Jason: During the process of gene therapy, must a virus be the vector that transfers and injects the plasmid into the cells, or can bacteria also be utilized? If so, what are the certain traits and characteristics that are possessed by the virus that allow it to undergo this process? Also, how are the original DNA of a virus removed, and the new reparative (foreign) DNA added.

Gene mutations can result, if a gene has extra or a lack of bases, or even if the bases are arranged in the wrong order. I understand how a virus could add bases to an unfinished gene, but how can the virus remove or rearrange certain nucleotides from a genetic sequence?

If the inserted plasmid initially works, but later becomes dormant, is it possible to know what would then happen to the cells, and consequently to the organ/body structure? Would the cells revert to their original state or after being inserted, would the body recognize and be able to reproduce the repaired genetic code on its own?

The process of using a virus as a carrier to fix genetic mutations seems very similar to the use of recombinant DNA technology. What is the difference, or are they maybe the same? (Found on page 784 of the prentice hall chemistry textbook).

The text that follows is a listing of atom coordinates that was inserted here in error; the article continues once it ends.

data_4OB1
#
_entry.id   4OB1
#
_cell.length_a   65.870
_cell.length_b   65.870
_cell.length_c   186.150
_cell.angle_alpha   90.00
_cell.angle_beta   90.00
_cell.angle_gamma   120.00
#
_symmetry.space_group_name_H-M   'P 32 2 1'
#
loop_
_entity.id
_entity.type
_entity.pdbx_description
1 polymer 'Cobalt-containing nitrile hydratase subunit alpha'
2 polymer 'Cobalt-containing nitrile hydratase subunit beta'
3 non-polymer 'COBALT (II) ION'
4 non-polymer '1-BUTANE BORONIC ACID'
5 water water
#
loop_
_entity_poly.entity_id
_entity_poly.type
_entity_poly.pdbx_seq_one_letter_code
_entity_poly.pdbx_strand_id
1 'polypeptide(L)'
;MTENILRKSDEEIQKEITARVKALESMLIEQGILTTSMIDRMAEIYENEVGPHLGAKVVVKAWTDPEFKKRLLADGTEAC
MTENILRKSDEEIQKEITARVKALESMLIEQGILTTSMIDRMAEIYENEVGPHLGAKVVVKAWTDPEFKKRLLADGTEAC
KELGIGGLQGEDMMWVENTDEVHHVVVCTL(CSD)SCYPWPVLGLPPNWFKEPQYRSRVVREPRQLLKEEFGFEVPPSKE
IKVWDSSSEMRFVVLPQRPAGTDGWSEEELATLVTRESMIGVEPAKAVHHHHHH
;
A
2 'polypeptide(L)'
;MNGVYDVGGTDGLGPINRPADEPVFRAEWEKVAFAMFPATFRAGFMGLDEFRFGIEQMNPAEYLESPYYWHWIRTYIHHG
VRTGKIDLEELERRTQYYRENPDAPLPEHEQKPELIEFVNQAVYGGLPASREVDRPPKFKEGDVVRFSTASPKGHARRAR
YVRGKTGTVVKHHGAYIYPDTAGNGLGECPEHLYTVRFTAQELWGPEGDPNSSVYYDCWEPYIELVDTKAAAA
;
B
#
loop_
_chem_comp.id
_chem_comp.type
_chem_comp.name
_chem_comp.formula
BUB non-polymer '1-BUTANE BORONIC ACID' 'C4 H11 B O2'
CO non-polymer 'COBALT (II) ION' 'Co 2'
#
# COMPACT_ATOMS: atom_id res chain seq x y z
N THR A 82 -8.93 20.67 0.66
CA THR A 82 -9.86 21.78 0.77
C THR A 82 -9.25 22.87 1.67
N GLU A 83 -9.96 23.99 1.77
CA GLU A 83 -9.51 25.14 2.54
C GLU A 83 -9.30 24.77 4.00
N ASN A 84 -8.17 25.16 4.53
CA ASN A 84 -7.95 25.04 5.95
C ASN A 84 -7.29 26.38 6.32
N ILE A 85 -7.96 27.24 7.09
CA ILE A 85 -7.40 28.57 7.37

Lastly, just as a suggestion, some ethical concerns would be the taking away of the uniqueness of life or the possibility that God or some other celestial deity had created genetic mutations for a certain purpose?
The only was that has been discovered so far to insert new DNA into pre-existing cells is to use a virus. This virus has most likely been man-made in a lab. The RNA stays the same in the virus but new material is added. The virus knows how to transfer the inserted genetic code into the cells in the body. Scientists do not yet understand how the virus's know how to do this, they just do. Other times, the virus will infect cells and correct the dysfunctional trait and then make themselves a home in the blood marrow. They then replicate here and send the new, correct cells into the bloodstream and throughout the body.

There is always a risk of mutations, and incorrect order of genetic code with this new therapy. These are reasons why this technology is not public and also why it is still under development.

This treatment is a lasting, one time deal and has not reverted back to its original DNA so far. This might be a possibility but i have not researched enough yet to answer this question in detail.

I believe that this is the same as using recombinant DNA technology.

Thank you for you're suggestion, those are all accurate and I will later add answers to this question to my page, I have just not had enough time yet.